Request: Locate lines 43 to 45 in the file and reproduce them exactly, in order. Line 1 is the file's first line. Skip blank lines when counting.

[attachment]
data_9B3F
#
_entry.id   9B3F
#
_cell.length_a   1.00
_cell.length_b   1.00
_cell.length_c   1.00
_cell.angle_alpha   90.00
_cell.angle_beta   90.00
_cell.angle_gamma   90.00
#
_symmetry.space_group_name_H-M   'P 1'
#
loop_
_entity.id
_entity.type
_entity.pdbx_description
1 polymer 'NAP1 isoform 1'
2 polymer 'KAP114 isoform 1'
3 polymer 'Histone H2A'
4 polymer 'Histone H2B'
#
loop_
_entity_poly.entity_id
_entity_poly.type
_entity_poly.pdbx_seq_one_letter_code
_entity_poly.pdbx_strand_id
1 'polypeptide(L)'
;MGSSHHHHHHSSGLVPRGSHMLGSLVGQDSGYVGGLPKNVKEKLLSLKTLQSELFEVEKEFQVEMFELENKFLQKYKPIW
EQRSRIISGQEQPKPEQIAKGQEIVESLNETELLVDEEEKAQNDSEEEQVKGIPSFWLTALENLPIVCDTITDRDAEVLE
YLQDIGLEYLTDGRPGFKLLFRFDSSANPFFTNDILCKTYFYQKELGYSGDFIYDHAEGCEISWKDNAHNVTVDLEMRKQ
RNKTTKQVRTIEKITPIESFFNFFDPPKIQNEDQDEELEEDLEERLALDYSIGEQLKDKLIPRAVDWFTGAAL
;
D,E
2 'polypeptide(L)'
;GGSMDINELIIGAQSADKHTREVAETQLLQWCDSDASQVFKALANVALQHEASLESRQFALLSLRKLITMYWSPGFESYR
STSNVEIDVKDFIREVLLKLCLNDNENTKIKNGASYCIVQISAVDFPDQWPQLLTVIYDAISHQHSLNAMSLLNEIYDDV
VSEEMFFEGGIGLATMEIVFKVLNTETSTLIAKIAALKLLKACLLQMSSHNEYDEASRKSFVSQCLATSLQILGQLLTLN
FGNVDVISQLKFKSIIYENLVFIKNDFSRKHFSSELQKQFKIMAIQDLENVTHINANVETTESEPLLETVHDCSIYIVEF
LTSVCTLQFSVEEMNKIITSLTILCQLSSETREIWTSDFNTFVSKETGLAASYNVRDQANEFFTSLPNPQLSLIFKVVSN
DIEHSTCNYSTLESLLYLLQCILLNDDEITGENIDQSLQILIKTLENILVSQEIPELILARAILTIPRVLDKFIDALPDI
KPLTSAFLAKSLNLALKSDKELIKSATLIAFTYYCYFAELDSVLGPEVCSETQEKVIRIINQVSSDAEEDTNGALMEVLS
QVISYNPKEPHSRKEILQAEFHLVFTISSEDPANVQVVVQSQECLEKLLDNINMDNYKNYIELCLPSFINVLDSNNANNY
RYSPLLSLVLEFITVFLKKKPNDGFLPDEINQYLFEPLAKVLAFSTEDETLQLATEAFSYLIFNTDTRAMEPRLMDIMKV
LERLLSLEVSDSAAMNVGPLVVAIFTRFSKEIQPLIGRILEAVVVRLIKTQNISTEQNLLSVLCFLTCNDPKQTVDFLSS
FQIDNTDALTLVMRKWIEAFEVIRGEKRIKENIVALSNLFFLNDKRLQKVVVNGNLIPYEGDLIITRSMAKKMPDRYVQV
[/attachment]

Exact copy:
QVISYNPKEPHSRKEILQAEFHLVFTISSEDPANVQVVVQSQECLEKLLDNINMDNYKNYIELCLPSFINVLDSNNANNY
RYSPLLSLVLEFITVFLKKKPNDGFLPDEINQYLFEPLAKVLAFSTEDETLQLATEAFSYLIFNTDTRAMEPRLMDIMKV
LERLLSLEVSDSAAMNVGPLVVAIFTRFSKEIQPLIGRILEAVVVRLIKTQNISTEQNLLSVLCFLTCNDPKQTVDFLSS